Monday, April 22, 2024
51.0°F

County will pursue tax on recreational marijuana; city enacts ordinance

by SCOTT SHINDLEDECKER
The Western News | June 28, 2022 7:00 AM

The Lincoln County Commission will plan for an election this fall to pursue an additional 3% local tax on recreational marijuana.

Libby City Council asked the county to seek the tax in March. Commissioner Jerry Bennett (D-2) said the election, to have the best possible voter participation, would likely be held in September or October.

Commissioner Brent Teske said the election must be held separately and could not be part of the general election in November.

Bennett said money from the tax would go to law enforcement or mental health services.

If the measure is approved, the county would collect the revenue, keep 50% and give the rest to other municipalities in Lincoln County, according to Libby Mayor Peggy Williams. She said Libby’s cut of the money would go into the city’s general fund.

In March, Williams said that the money collected through the additional tax — the state already taxes recreational marijuana sales at 20 percent — could help offset any repercussions of retail cannabis in Libby. When state lawmakers built the rules around the legalization of the industry, which voters approved in 2020, they made sure most of the revenue generated went back to the Helena, she said.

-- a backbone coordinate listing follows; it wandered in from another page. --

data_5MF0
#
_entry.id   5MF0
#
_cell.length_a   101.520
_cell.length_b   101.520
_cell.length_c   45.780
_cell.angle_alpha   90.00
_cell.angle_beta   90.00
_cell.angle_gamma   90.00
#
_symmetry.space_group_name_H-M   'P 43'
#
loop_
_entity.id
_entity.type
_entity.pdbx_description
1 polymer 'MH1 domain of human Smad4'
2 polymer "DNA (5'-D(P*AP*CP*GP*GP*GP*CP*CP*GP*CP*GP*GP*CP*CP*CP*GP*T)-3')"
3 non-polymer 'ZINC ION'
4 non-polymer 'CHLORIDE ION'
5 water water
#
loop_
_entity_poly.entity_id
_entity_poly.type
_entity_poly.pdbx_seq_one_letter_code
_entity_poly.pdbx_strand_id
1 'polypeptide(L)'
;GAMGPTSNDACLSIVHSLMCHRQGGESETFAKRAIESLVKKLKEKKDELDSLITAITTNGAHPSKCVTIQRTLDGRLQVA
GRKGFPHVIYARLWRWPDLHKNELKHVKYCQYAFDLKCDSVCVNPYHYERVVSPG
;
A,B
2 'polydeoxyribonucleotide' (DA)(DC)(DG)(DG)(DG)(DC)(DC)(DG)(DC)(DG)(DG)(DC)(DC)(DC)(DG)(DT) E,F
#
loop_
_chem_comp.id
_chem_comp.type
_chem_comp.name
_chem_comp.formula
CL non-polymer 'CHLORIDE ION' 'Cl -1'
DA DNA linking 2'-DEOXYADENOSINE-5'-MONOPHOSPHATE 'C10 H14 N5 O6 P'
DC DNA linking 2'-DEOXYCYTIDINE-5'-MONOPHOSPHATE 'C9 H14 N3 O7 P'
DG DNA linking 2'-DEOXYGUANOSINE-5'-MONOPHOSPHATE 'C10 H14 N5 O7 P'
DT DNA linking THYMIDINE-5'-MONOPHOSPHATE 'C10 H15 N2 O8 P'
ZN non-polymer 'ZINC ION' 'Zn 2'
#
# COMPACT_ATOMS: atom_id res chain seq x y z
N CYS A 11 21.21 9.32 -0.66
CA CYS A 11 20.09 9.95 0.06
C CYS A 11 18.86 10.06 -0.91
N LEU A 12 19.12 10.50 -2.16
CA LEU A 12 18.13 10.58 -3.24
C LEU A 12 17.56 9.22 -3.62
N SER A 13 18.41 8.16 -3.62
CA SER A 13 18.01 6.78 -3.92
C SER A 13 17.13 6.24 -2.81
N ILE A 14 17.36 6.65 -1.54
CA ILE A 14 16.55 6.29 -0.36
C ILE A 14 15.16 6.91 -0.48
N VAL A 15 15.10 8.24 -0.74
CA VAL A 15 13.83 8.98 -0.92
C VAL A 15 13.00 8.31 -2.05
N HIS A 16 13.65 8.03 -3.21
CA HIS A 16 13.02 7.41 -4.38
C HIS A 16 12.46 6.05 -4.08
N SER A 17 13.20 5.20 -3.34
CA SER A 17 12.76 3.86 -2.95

Williams and Bennett both agree that, if the measure is approved, while the money the municipalities would receive wouldn’t offset the repercussions, it’s better than not getting any money.

“While we don’t get any money, we will be getting repercussions,” Williams said in March. “Everybody is bracing for some effects of it that we wouldn’t get any reimbursement for.”

Also, Libby City councilors approved its marijuana ordinance at its May 16 meeting.

Dispensaries are not allowed within 500 feet of churches, schools and parks, according to the ordinance.

Among the provisions are a restriction on dispensary window signage and obstructions, essentially requiring that windows not be “covered or made opaque in any way.”

Security bars, metal screens, grates or other visible security devices, other than door locks or discrete security cameras, are not permitted on storefront exteriors.

Marijuana dispensaries must have sufficient security systems, including surveillance cameras, alarm systems on doors and windows, deadbolt locked exterior doors, and safes to store cash and marijuana products when the store is closed.

It also requires cannabis retailers to have a facade that “visually blends in with the design, style and appearance of adjacent storefronts.”

The ordinance also prohibits growing weed commercially within city limits, and proprietors could not make cannabis facilities a home business.

Sixty-three percent of Libby voters approved Montana's 2020 initiative petition fully to legalize cannabis in limited quantities for use by adults aged 21 years and older.

The petition ultimately tasked the state Department of Revenue to regulate cultivation, transportation, and the sale of cannabis and cannabis-infused products.

The department and its Cannabis Control Division are also charged with inspecting cultivation and retail facilities.

Under state law, only pre-existing medical marijuana outlets can sell recreational cannabis until July 2023. But an industry representative warned commissioners in January that in-state dispensaries could seek locations in Lincoln County.